PARIS - new OECD data and analysis show that global Foreign Direct Investment (FDI) slowed down in 2022, but new investment showed modest growth.

Global FDI flows dropped by 24% in 2022 (or by 5% excluding Luxembourg), to USD 1 286 billion, compared to the previous year. The United States remained the top destination for FDI inflows worldwide (USD 318 billion), followed by China (USD 180 billion), despite lower flows. Cross-border M&A activity slowed down with fewer deals being concluded and the outlook for greenfield investment activity remained positive

Key findings include that:

- Global FDI flows dropped by 24% in 2022, to USD 1 286 billion, after large withdrawals of capital by a telecommunication MNE operating in Luxembourg. Excluding Luxembourg, global FDI flows declined by 5% in 2022 compared to the previous year.

- Major FDI recipients recorded lower FDI flows in 2022, particularly China and the United States partly as a result of reduced new investment activity.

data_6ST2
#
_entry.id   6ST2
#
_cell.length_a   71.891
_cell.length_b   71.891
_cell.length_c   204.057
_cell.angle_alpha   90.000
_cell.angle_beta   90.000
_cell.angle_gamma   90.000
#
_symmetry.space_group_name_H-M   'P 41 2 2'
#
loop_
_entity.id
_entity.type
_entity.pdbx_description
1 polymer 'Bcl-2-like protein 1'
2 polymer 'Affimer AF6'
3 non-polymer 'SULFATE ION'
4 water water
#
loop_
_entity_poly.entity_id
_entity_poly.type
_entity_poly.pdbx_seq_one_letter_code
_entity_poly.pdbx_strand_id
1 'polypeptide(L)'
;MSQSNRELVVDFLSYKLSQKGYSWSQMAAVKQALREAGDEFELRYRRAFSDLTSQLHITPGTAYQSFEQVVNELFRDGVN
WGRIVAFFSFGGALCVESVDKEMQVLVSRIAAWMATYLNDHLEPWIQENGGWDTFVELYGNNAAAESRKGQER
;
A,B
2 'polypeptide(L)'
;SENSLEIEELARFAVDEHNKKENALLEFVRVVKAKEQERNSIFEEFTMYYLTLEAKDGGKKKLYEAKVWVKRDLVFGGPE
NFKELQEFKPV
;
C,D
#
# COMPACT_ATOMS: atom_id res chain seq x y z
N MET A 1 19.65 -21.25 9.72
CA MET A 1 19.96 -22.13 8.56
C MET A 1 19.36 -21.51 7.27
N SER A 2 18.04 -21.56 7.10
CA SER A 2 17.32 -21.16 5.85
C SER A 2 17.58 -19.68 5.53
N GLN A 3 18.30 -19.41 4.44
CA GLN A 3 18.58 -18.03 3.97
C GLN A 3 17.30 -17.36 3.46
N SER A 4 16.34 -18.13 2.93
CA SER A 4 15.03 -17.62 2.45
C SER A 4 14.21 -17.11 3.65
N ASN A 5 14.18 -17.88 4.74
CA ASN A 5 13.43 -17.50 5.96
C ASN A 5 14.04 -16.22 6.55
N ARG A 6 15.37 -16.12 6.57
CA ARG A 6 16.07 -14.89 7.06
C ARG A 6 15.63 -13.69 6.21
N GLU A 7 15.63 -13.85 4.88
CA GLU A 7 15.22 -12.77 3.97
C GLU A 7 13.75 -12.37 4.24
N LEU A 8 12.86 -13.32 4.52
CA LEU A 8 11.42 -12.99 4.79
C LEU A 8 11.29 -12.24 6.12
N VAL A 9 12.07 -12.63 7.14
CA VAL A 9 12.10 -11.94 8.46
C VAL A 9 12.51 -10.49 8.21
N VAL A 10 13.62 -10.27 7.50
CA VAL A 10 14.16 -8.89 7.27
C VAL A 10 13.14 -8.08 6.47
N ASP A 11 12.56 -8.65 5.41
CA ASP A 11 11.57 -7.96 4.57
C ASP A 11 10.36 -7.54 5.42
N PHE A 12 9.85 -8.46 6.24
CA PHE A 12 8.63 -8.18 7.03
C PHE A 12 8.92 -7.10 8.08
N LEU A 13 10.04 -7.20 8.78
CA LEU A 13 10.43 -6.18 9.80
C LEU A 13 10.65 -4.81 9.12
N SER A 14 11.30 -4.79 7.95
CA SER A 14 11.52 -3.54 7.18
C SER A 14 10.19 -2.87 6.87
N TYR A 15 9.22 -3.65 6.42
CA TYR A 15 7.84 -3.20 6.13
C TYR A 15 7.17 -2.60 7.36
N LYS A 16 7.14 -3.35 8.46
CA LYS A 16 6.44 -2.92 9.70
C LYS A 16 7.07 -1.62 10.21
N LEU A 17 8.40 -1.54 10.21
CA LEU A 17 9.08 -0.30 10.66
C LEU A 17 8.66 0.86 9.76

- The United States and China were the top two FDI destinations worldwide in 2022, followed by Brazil, receiving peak level of inflows partly due to increased reinvestment of earnings.

- FDI inflows in OECD economies fell by 26% due to disinvestments from Luxembourg, which were in part offset by large increases in Switzerland and the United Kingdom. FDI inflows in non-OECD G20 economies dropped by 38%, mainly reflecting decreases in China.

- FDI outflows from OECD and non-OECD G20 countries plunged by 14% and 28%, respectively.
Cross-border M&A activity slowed down with fewer deals being concluded in 2022, possibly in response to a tighter financial environment and continued geopolitical challenges.

Policy Toolkit for Strengthening FDI and SME Linkages

Strengthening linkages between foreign direct investment (FDI) and small and medium-sized enterprises (SMEs) is important to boost productivity and innovation across countries and regions in the OECD and beyond. This policy toolkit offers policy advice to national and subnational governments on how to increase knowledge and technology benefits from FDI on domestic SMEs and the local economy. It presents a conceptual framework for understanding the main enabling conditions and diffusion channels of FDI-SME linkages and spillovers, and a set of diagnostic tools to assess the spillover potential. It also provides an assessment tool for policy and institutional frameworks enabling FDI-SME linkages. This toolkit benefits from insights of a pilot mapping of policy initiatives across the 27 EU Member States, which are described in the second part of the report.

To download the report, visit